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Tuesday, August 16, 2022

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Books to help recognize Asian American history month | Capital City Parent


May is Asian American Pacific Islander (AAPI) month, which means it is a time to celebrate the achievements, contributions and influence of Asian Americans to American culture. To that end, one way to help increase awareness of and celebrate this month in your own household is to share books with your children that feature Asian Americans. Below are a couple that I would recommend.

The first title I would recommend, released in 2021, is The Fearless Flights of Hazel Ying Lee, which was written by Julie Leung and illustrated by Julie Kwon. This is a nonfiction picture book about the first Chinese-American woman pilot, Hazel Ying Lee. Leung’s biography about Hazel is one that I would consider to be a “hidden figure,” a person in history that accomplished great things, but that most of us do not know much about.

Thankfully, the beautiful illustrations by Kwon help to paint a picture of Hazel’s yearning, even from a very young age, to want to be in the sky as a pilot. Due to discrimination because of her race and gender, and even resistance from her own family, it was not an easy path for her to become a pilot. However, Hazel became part of the WASPs (Women Air Force Service Pilots) during World War II, serving her country and reaching her dreams. Leung does a great job of not shying away from the discrimination that Hazel faced, but at the same time, she tells of the discrimination in a way that is clear and not over the heads of young readers. As a result of that and the fact that I enjoyed learning about Hazel myself, I think that The Fearless Flights of Hazel Ying Lee would be appropriate for readers of all ages.

Another title that I recently finished features a half Asian American character and is titled Prairie Lotus, written by Linda Sue Park and published in 2020. This chapter book is a historical fiction novel that takes place during the 1880s. This book was yet another one where my eyes were opened, since this time period is one I am not well versed in, particularly from the perspective of an Asian American.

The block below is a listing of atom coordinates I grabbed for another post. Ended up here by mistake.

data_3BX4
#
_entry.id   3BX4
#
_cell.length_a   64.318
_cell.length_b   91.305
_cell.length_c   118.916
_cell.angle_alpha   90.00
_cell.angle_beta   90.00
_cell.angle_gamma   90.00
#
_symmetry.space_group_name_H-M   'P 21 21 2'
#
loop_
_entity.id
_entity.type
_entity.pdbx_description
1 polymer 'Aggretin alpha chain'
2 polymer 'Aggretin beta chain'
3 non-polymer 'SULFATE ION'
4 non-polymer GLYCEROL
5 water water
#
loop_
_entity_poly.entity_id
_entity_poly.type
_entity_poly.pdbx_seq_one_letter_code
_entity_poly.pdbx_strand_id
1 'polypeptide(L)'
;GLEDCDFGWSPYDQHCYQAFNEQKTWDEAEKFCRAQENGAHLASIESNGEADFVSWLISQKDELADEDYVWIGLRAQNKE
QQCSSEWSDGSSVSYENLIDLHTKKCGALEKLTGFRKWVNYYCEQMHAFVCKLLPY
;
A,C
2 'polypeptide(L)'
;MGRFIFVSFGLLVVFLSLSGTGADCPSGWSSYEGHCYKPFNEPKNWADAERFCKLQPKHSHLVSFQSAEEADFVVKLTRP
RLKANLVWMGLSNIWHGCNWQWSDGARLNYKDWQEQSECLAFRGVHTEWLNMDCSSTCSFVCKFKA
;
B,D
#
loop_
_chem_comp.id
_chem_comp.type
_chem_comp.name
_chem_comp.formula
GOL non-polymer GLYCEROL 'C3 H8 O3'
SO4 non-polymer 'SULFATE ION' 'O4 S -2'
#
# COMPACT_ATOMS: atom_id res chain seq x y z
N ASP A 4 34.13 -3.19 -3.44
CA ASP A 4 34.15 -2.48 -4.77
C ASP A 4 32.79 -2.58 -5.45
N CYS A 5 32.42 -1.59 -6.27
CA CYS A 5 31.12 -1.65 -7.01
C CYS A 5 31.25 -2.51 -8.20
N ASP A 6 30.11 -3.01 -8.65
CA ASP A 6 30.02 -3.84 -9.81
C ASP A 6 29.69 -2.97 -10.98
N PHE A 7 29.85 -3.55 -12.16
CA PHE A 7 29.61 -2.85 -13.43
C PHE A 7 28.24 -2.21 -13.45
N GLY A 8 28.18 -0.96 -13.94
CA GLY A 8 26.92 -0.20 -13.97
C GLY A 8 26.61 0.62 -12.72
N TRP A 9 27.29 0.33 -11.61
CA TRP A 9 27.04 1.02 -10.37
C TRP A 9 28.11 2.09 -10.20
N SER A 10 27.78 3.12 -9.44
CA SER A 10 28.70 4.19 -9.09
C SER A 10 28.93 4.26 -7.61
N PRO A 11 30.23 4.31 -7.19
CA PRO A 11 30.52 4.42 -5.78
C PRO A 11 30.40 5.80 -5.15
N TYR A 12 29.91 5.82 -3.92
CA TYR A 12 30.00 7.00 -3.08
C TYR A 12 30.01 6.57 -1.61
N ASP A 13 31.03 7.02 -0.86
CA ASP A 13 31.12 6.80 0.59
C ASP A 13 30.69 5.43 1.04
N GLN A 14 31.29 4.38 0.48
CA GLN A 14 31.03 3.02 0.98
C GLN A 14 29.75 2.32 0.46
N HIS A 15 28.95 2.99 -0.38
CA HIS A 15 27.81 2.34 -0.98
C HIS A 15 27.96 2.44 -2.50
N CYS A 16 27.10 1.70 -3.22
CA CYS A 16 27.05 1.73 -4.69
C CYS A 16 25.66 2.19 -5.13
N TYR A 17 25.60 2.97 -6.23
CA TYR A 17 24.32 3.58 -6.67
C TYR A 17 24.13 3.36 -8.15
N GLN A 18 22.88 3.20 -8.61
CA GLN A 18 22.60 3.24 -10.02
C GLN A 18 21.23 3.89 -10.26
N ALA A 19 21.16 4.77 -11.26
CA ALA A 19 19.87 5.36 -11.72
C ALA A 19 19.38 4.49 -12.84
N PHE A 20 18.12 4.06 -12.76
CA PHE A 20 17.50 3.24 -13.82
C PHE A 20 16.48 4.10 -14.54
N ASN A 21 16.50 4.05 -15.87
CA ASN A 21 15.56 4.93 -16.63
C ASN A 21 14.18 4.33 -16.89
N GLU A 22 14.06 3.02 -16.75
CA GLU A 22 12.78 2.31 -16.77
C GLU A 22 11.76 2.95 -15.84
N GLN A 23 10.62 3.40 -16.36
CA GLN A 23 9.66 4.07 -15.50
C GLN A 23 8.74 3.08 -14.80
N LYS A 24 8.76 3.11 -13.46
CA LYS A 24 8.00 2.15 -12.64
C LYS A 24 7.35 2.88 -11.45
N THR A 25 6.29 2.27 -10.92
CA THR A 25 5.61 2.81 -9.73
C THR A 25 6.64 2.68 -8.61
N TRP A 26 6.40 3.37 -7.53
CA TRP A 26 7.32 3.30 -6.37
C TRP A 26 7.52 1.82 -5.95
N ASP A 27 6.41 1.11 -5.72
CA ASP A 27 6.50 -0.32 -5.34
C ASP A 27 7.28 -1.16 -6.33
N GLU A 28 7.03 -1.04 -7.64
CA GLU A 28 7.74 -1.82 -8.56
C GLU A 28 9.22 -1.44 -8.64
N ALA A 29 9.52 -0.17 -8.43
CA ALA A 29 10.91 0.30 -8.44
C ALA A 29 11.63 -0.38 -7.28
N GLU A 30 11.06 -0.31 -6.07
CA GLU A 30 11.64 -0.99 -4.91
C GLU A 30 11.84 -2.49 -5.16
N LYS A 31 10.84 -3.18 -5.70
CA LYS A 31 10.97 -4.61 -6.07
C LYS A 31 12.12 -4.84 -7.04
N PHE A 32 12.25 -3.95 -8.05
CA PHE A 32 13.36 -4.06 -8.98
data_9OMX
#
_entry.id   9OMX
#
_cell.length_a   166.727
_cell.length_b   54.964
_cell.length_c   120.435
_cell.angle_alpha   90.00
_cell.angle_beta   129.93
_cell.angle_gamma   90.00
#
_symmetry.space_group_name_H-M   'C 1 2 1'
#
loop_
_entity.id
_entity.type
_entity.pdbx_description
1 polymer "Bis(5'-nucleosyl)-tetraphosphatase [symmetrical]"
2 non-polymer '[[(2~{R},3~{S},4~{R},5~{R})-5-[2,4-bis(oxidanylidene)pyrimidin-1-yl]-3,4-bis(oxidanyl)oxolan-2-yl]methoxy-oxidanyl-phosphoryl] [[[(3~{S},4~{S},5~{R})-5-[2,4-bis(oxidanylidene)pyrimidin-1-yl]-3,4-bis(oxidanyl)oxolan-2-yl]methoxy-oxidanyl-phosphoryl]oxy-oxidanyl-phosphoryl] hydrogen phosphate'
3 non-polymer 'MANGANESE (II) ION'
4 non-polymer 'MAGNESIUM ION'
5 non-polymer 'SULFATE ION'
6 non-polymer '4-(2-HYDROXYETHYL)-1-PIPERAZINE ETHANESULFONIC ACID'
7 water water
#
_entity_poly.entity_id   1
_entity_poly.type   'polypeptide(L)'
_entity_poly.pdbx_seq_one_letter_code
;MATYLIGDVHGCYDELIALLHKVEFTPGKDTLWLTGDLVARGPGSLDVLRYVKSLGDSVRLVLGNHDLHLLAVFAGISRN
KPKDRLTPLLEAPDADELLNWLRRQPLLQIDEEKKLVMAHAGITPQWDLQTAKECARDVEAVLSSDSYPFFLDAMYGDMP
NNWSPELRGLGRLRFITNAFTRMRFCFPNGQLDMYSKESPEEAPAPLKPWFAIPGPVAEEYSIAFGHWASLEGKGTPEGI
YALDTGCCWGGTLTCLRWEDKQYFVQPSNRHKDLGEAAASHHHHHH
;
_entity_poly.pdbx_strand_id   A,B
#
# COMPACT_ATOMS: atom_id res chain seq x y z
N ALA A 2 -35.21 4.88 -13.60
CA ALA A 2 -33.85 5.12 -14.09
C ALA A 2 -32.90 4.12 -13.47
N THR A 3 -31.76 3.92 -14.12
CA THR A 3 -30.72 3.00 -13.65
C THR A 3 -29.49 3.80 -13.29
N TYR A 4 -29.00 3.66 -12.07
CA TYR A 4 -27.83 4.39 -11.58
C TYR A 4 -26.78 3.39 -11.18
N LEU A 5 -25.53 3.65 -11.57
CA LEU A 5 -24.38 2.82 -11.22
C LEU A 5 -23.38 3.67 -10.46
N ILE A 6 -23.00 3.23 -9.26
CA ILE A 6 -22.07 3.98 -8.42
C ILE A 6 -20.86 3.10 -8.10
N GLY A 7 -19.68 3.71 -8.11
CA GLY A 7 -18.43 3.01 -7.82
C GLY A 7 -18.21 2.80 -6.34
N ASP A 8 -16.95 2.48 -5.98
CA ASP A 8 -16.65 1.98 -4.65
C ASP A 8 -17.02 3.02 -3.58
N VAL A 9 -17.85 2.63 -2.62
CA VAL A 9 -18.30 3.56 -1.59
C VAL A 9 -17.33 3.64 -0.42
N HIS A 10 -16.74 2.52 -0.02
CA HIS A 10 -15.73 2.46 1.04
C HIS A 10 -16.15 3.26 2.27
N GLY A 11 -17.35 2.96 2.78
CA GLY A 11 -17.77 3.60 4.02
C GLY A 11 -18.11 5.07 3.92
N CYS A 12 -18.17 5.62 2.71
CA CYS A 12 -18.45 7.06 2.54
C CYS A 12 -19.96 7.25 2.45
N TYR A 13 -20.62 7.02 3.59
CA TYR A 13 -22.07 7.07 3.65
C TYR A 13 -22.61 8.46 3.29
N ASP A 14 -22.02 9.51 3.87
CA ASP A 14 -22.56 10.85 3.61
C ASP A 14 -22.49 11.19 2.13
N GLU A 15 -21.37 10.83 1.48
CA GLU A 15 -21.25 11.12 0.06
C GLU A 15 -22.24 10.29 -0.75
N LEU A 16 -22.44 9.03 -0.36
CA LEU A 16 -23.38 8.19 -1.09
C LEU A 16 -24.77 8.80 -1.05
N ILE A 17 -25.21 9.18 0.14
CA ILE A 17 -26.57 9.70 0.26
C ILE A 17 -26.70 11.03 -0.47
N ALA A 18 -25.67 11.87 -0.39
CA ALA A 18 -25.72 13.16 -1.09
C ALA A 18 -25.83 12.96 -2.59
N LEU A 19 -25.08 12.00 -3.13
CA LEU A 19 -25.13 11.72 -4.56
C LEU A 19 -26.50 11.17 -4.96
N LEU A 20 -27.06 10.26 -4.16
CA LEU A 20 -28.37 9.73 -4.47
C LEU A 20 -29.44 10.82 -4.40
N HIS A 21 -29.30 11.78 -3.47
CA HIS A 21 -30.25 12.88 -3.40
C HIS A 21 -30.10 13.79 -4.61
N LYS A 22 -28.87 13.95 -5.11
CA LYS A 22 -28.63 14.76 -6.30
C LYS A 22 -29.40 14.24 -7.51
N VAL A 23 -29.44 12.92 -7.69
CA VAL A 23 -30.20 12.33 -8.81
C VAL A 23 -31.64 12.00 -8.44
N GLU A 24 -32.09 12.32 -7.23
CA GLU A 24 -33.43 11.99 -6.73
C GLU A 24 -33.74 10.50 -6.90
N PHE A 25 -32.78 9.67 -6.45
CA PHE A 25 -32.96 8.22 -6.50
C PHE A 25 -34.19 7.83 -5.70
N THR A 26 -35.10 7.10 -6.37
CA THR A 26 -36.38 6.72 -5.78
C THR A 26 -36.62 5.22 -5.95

In the main character Hanna’s story, she shares her experiences as she and her white father move into the area known as the Dakota territory. This fictional story takes place about 50 years prior to Hazel Ying Lee getting her pilot’s license, and Hanna also experiences discrimination based on her ethnicity, in her case in her efforts to attend school in her new town. Also like Hazel, Hanna runs into family resistance from her father for her goal to become a dressmaker. Given the time period and the setting of the story, it is not surprising that there are also Native American characters in this book who play a part in Hanna’s story. Prairie Lotus is a story of determination and drama that also broadened my understanding of history in America. I would recommend this book for readers in fourth grade and up.

Although any time is a great time to learn about the experiences of Asian Americans and Pacific Islanders in America, reading either The Fearless Flights of Hazel Ying Lee or Prairie Lotus during AAPI month is a good start.

Deana Metzke is a literacy coach at a Springfield elementary school and a mom of two. For more children’s book recommendations, follow her on Twitter @DMetzke or visit her blog at http://raisingreaders.site.



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